Final Thoughts

How to pass the writerly torch, 3 methods to consider

Dread Pirate Roberts

In the movie The Princess Bride, the Dread Pirate Roberts is a character that captures a simple farm boy Westley and forces him to work on his pirate ship. The Dread Pirate Roberts holds Westley hostage, threatens to kill him daily, but lets him live as they develop a friendship. He eventually retires and hands over the dark mask, chest-barring, puffy-sleeved black shirt, and cutlass to the former farm boy. Westly assumes the role of the feared head pirate, to make his own fortune and pass on the business to another unsuspecting soul.

This may not be the best way to hand over your writing business. *wink. We can surprise someone with our business, but it could be a resented gift, as it is full of expectations and responsibility. A person's experience level with technology and business and desire to write should be strongly considered. What was once a joy to you could become a burden to another. 

Perhaps build a relationship and teach the person who will take over for you is better. At a minimum, leave someone directions with instructions about what your wishes are. See the next example for ideas on how to compile your business for a nonwriter.

Keep a Secret Capsule

Keep all the passwords, instructions, lists, spreadsheets, and manuscripts in a safe place. Have a simple way someone can access it with minimum effort and a passcode or key.This method is a way to enable you to have access to your work in the worst case scenario.  Similar to the pirates booty above it provides the keys to the captain’s ship, but only when he or she is ready to retire.  In the case of death, the captain knows that his first mate will likely find the capsule and know what to do. 

Another benefit of this method is you can create it on your own schedule and little by little while you continue to write. If you have someone you can make into your first mate, someone who you believe would make a good replacement to keep the work going, this may be the method for you.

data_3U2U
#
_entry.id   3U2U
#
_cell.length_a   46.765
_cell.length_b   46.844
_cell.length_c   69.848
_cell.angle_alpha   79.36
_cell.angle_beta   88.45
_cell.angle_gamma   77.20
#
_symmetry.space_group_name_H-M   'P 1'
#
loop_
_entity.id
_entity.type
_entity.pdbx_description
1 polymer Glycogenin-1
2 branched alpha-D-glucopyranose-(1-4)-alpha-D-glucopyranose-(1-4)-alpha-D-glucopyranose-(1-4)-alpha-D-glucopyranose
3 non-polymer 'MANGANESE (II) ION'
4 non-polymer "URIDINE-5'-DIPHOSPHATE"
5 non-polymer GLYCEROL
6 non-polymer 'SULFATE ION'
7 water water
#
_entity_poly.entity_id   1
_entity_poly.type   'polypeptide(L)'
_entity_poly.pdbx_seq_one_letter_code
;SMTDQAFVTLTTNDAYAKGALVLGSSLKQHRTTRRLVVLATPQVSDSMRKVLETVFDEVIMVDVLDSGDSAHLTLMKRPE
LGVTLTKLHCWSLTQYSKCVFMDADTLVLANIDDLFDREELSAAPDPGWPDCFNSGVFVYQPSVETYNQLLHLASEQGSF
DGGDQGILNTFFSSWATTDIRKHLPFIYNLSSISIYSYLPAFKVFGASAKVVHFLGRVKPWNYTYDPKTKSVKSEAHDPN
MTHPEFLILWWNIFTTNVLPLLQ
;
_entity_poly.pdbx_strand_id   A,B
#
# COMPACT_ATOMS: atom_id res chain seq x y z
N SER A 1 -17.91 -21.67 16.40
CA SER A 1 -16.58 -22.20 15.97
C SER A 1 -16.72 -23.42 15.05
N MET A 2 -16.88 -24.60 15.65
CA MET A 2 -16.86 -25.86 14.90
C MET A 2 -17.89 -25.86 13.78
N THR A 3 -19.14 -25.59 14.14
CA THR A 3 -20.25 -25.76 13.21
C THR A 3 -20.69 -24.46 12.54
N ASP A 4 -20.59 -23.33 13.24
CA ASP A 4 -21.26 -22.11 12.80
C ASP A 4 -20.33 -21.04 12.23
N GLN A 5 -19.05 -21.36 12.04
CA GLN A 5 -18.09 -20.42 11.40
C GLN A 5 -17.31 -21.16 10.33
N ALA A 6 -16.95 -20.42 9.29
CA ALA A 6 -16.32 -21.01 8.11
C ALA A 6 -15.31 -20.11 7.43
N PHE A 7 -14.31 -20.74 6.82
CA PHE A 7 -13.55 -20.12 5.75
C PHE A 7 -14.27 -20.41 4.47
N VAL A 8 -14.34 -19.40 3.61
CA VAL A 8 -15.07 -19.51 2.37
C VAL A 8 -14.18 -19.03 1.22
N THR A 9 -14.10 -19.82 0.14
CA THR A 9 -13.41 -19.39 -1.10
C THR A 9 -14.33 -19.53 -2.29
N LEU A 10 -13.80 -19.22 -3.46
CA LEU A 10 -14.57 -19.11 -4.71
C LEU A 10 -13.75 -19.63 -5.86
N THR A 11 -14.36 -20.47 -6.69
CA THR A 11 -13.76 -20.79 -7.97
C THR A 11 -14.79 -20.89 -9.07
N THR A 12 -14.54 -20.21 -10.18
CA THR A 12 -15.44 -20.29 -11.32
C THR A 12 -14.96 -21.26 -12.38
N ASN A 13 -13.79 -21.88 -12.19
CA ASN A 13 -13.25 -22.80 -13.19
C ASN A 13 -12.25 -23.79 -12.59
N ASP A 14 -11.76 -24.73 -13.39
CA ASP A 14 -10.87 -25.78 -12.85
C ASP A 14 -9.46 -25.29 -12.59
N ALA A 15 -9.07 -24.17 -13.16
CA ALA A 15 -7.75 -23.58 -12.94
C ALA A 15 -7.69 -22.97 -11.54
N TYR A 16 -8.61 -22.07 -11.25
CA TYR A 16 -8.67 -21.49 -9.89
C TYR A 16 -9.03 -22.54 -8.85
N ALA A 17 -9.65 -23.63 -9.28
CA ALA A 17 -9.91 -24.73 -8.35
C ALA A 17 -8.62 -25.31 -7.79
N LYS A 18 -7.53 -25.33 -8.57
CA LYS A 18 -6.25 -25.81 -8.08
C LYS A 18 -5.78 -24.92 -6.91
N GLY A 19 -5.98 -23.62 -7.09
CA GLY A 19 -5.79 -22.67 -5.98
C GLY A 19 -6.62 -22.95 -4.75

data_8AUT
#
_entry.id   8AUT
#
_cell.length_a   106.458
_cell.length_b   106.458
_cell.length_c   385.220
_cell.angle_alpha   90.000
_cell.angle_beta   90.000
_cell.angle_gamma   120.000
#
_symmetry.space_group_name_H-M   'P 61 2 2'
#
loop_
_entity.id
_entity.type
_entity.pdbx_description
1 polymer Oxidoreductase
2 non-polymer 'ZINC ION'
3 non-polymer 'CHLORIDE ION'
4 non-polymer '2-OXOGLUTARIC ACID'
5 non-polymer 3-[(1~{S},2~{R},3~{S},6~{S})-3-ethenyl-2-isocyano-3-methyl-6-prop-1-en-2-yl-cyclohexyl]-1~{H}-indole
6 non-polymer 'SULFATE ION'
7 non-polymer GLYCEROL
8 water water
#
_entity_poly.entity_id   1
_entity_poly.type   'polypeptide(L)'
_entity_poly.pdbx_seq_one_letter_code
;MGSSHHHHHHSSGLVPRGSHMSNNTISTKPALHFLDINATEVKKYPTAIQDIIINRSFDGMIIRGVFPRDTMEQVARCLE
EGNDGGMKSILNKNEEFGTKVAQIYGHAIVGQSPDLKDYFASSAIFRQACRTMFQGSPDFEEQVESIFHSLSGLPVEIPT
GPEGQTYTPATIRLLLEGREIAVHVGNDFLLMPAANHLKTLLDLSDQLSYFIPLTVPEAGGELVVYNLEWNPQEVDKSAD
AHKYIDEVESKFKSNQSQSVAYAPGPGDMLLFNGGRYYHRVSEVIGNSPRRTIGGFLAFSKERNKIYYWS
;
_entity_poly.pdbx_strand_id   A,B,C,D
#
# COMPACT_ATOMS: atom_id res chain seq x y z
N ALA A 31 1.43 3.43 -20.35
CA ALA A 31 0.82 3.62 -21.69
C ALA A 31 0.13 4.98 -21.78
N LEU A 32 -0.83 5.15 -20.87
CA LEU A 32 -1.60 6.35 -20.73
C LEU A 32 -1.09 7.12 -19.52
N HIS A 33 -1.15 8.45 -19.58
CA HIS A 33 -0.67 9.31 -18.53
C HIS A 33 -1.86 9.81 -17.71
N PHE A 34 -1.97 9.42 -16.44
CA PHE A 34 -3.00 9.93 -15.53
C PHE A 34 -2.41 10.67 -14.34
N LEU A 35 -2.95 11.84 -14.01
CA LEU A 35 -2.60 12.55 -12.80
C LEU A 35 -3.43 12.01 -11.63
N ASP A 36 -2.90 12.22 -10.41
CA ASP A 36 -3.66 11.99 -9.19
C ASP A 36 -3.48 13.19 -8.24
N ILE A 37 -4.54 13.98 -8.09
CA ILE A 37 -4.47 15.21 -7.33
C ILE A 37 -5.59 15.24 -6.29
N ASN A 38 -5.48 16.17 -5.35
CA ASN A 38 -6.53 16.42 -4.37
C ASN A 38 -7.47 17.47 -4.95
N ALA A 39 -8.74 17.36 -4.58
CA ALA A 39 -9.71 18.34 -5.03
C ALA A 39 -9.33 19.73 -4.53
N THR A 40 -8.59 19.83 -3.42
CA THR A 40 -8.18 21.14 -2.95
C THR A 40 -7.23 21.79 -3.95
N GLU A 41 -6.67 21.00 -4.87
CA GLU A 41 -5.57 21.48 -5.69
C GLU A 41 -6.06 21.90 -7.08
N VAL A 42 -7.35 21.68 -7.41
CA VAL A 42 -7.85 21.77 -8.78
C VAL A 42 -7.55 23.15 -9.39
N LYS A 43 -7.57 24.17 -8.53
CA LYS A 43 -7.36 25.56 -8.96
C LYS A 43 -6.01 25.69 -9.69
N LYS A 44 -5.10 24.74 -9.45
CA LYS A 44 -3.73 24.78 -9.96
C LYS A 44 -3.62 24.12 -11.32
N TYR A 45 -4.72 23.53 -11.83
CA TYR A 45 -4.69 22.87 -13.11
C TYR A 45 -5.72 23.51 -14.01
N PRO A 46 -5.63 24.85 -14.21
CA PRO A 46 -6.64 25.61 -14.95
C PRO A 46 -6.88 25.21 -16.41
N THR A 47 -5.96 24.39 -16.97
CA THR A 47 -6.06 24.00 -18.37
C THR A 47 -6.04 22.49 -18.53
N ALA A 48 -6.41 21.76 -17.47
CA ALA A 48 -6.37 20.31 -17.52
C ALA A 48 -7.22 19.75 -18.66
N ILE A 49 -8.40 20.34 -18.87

Michael La Ronn also has a companion book, The Author Heir Handbook to giver to an heir. He wrote it in a way that nonwriters can understand that is less overwhelming.

Bring someone on board and transition them slowly into your shoes

As a fan of transparency, this method is a strong one to consider if you want to know in advance whether your person is the right one to take over you works. Spend time with a young protégé and show them what you do. Take their input and suggestions and let them know you would like them to take ownership of your work someday. Teach them the tools and how to keep up with the ever-changing technology that runs our systems.

This method provides peace of mind to the writer because they know that they have chosen the person and trained them.  It also gives the new writer the tools necessary to make the transition a success, along with giving them a step up into the world of publication.  

You are writers.

You know the importance of a good ending.

Make yours the best it can be. Be thoughtful about the hard work you have invested in your authorship.

As you have done well this far, continue to influence others with your words. 

Pass on the pen the best way you can.

What advice do you have for other authors, including younger ones who may be starting out? Who do you have in your writer team that could take over for you?  What is your hope for what happens with your writing when you retire?